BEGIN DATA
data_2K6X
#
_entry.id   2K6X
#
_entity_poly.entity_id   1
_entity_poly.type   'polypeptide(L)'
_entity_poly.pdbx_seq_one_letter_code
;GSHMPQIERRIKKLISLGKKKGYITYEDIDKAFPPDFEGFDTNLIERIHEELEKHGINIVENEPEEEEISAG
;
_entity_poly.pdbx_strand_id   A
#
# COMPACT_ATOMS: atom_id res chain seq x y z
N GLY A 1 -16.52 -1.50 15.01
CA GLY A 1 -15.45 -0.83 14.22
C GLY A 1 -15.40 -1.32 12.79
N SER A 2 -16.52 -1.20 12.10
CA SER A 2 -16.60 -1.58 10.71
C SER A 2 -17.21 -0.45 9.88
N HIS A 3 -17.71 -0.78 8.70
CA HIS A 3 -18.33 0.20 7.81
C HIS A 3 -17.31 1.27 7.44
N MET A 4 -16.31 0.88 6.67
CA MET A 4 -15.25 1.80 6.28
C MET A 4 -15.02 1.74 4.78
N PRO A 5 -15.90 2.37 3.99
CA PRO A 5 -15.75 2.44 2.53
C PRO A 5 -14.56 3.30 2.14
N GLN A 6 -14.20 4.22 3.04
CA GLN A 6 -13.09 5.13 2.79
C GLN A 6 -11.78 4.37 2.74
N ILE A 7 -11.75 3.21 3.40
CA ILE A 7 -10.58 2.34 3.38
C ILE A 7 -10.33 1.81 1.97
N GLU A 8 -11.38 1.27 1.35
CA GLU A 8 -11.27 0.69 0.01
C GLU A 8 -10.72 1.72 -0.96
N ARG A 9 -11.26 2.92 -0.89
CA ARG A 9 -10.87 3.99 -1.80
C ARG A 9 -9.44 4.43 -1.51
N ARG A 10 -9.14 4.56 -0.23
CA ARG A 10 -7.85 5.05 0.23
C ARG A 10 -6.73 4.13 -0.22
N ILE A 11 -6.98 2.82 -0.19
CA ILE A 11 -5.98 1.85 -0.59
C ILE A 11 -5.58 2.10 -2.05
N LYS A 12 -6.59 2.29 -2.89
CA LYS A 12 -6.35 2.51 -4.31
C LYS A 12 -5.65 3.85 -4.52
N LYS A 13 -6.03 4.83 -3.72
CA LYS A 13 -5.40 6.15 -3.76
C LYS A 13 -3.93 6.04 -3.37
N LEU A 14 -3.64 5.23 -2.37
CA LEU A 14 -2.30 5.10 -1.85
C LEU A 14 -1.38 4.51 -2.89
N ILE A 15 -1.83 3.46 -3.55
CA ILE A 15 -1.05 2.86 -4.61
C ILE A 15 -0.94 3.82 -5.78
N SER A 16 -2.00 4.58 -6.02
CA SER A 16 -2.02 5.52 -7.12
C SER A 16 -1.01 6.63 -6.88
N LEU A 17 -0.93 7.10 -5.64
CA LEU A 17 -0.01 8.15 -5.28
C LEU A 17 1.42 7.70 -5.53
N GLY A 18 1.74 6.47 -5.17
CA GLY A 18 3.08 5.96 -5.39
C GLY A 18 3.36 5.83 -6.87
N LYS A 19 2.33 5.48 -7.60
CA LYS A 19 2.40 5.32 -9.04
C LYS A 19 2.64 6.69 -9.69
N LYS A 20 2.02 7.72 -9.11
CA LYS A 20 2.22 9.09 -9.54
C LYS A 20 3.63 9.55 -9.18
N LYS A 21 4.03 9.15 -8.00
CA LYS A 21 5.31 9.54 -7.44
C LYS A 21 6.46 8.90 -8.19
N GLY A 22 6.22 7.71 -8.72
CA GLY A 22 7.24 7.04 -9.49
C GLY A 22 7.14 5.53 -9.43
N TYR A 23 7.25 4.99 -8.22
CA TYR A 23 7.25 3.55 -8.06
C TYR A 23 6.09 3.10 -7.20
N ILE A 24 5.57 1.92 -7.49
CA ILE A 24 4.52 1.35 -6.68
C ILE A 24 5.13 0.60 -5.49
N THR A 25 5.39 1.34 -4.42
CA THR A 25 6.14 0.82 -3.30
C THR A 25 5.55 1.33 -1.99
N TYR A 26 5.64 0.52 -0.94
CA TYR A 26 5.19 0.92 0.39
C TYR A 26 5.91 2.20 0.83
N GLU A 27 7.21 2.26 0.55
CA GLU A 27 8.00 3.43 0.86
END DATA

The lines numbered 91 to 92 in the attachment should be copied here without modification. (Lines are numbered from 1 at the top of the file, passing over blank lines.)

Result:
N GLU A 27 7.21 2.26 0.55
CA GLU A 27 8.00 3.43 0.86